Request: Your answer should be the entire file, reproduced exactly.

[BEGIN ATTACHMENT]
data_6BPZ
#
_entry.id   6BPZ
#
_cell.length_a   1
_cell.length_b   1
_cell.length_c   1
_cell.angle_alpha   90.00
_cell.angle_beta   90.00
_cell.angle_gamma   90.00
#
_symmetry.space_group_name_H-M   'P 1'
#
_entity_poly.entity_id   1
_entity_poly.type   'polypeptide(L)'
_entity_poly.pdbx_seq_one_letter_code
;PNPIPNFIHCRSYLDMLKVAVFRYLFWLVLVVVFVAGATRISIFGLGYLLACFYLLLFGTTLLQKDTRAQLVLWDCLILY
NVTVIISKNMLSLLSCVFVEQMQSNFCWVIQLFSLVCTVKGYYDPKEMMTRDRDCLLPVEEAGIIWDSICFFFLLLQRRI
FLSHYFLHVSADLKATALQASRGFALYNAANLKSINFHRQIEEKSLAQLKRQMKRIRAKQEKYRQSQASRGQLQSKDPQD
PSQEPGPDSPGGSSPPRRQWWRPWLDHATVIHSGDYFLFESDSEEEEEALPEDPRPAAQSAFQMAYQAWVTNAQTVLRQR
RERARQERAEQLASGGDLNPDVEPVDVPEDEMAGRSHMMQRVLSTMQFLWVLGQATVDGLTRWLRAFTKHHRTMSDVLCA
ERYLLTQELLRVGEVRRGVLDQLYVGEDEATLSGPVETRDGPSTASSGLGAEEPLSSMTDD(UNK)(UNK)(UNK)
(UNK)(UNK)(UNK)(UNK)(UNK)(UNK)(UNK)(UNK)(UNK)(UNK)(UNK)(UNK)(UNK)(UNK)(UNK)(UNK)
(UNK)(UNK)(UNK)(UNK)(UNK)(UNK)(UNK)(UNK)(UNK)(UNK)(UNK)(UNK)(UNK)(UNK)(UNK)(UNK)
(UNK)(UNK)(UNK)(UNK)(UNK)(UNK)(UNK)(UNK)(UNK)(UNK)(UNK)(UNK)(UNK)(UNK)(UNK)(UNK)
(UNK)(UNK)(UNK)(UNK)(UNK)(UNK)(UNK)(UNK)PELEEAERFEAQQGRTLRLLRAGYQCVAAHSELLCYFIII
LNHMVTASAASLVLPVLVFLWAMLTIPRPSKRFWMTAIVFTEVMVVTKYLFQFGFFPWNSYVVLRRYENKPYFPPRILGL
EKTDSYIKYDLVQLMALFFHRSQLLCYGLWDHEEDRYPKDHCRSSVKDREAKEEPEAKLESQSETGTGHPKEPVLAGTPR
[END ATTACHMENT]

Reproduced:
data_6BPZ
#
_entry.id   6BPZ
#
_cell.length_a   1
_cell.length_b   1
_cell.length_c   1
_cell.angle_alpha   90.00
_cell.angle_beta   90.00
_cell.angle_gamma   90.00
#
_symmetry.space_group_name_H-M   'P 1'
#
_entity_poly.entity_id   1
_entity_poly.type   'polypeptide(L)'
_entity_poly.pdbx_seq_one_letter_code
;PNPIPNFIHCRSYLDMLKVAVFRYLFWLVLVVVFVAGATRISIFGLGYLLACFYLLLFGTTLLQKDTRAQLVLWDCLILY
NVTVIISKNMLSLLSCVFVEQMQSNFCWVIQLFSLVCTVKGYYDPKEMMTRDRDCLLPVEEAGIIWDSICFFFLLLQRRI
FLSHYFLHVSADLKATALQASRGFALYNAANLKSINFHRQIEEKSLAQLKRQMKRIRAKQEKYRQSQASRGQLQSKDPQD
PSQEPGPDSPGGSSPPRRQWWRPWLDHATVIHSGDYFLFESDSEEEEEALPEDPRPAAQSAFQMAYQAWVTNAQTVLRQR
RERARQERAEQLASGGDLNPDVEPVDVPEDEMAGRSHMMQRVLSTMQFLWVLGQATVDGLTRWLRAFTKHHRTMSDVLCA
ERYLLTQELLRVGEVRRGVLDQLYVGEDEATLSGPVETRDGPSTASSGLGAEEPLSSMTDD(UNK)(UNK)(UNK)
(UNK)(UNK)(UNK)(UNK)(UNK)(UNK)(UNK)(UNK)(UNK)(UNK)(UNK)(UNK)(UNK)(UNK)(UNK)(UNK)
(UNK)(UNK)(UNK)(UNK)(UNK)(UNK)(UNK)(UNK)(UNK)(UNK)(UNK)(UNK)(UNK)(UNK)(UNK)(UNK)
(UNK)(UNK)(UNK)(UNK)(UNK)(UNK)(UNK)(UNK)(UNK)(UNK)(UNK)(UNK)(UNK)(UNK)(UNK)(UNK)
(UNK)(UNK)(UNK)(UNK)(UNK)(UNK)(UNK)(UNK)PELEEAERFEAQQGRTLRLLRAGYQCVAAHSELLCYFIII
LNHMVTASAASLVLPVLVFLWAMLTIPRPSKRFWMTAIVFTEVMVVTKYLFQFGFFPWNSYVVLRRYENKPYFPPRILGL
EKTDSYIKYDLVQLMALFFHRSQLLCYGLWDHEEDRYPKDHCRSSVKDREAKEEPEAKLESQSETGTGHPKEPVLAGTPR